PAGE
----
STANSBURY PARK — Girl Troop 314, the Sunflower Patrol, gathered at Parkview Park last week to learn all about backpacking in preparation for going to Scout camp and an overnight trip in August.
Scoutmaster Thomas Carlisle, along with Desiree Carlisle, his wife and assistant scoutmaster, taught the all-female group of 10 in uniform about the “rest step,” a hiking technique to conserve energy, along with what and how to pack. An awkward moment came when the scoutmaster held up an orange hand shovel and small roll of toilet paper to teach them a new concept.
“This is your toilet,” Thomas Carlisle said to the girls, who were suddenly still.
Using the hand shovel as a visual aid, he explained the need to “dig a 6-inch hole, do your duty and bury it.”
“Somebody at our past camp, we had a hole, they missed the hole and left it,” Carlisle said, to which the girls all responded in unison, “Ewwww.”
“We got it covered. We don’t want to attract animals,” he said. “Everybody needs to carry their own roll of toilet paper.”
The educational moment came six months after The Church of Jesus Christ of Latter-day Saints ended its longtime partnership with Boy Scouts of America. While there are fewer Scouting units in Utah, troops like the Sunflower Patrol, consisting of youth and leaders from diverse religious, ethnic and cultural backgrounds, have come together in their respective communities to keep the Scouting spirit burning, according to Allen Endicott, executive of The Crossroads of the West Council.
“Scouting is alive and well,” he said. “While the council is smaller as of Jan. 1, hundreds of new units have been started throughout our area. Many of the units today are larger and providing a more traditional Scouting experience for their participating youth.”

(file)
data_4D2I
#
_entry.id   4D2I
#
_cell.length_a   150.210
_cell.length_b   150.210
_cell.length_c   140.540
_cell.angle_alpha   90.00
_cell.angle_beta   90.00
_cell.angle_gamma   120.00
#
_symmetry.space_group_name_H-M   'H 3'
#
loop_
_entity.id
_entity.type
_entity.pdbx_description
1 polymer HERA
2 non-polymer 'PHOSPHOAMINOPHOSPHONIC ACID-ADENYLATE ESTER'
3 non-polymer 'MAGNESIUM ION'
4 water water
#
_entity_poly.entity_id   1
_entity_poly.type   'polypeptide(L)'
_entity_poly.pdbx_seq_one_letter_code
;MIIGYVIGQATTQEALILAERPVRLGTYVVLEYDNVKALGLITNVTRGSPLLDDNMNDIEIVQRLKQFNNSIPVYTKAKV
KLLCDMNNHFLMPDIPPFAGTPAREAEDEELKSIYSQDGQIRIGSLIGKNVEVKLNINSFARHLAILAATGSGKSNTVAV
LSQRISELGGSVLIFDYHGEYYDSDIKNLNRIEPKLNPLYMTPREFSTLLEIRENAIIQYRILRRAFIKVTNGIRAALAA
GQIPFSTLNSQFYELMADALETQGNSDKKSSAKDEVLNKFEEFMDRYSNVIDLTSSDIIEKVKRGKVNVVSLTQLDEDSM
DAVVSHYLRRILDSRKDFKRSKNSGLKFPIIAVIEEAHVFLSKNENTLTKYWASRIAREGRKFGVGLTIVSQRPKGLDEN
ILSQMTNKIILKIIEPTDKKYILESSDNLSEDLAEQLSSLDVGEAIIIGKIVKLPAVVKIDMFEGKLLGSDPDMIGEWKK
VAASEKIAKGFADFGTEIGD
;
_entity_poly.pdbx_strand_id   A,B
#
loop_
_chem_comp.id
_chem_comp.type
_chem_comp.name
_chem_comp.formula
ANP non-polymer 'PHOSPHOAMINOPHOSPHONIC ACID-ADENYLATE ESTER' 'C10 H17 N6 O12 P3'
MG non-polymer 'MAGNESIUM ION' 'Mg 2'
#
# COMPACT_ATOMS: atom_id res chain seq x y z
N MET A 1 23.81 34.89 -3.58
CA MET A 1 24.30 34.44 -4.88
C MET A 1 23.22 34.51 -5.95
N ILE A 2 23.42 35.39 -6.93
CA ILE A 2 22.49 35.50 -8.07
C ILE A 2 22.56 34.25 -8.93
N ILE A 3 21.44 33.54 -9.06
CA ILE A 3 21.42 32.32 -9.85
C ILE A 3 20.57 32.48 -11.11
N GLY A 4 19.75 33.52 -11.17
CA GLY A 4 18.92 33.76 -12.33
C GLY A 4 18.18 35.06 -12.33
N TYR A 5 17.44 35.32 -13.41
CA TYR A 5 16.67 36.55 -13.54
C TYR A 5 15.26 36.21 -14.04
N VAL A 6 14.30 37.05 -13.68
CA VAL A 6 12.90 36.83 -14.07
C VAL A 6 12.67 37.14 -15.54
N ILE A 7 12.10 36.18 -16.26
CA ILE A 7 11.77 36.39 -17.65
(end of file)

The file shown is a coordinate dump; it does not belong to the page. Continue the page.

Utah’s Scouting landscape
In March the Scouting officials in Utah merged three councils into one as part of its plan to adapt to a future without The Church of Jesus Christ of Latter-day Saints and about 400,000 youths, the Associated Press reported.
The three councils became the Crossroads of the West Council, based in Ogden. It currently has more than 7,000 traditional registered youth in more than 400 packs, troops and crews, and serves youth with various religious and nonreligious backgrounds. Some are legacy families who simply want their children to continue in a values-based program. Other families only want to see a son carry on the tradition of earning the Eagle Scout, Endicott said.
“Latter-day Saints are a significant and growing population, as are Catholic, Methodist and other faith-based organizations,” the Scouting executive said.
Adult leaders with diverse backgrounds come from the communities where they live, including many Latter-day Saints, he said.
“There are many great LDS scouters who have missed Scouting and want to get back involved in the program,” Endicott said.
The council has embraced the religious diversity as part of this new opportunity for growth, he said, and believes it will be a “visible force for good” in each community.
“As families, youth and adults participate and have a quality program experience, retention improves and units and membership increase,” Endicott said. “Growth and inviting all to participate and feel welcome in our program, regardless of their faith tradition, are significant goals for the council.”
A leader’s perspective
West Valley residents Michelle Carter and her husband have appreciated the changes and acceptance of families with diverse backgrounds and beliefs. The Carters became involved in Scouting as adult leaders to support their son more than a decade ago. They enjoyed the program so much they continued as leaders in various capacities. Carter, who reverences a nature religion, is currently a leader with Cub Pack 3038, sponsored by Wasatch Presbyterian Church in Sugar House.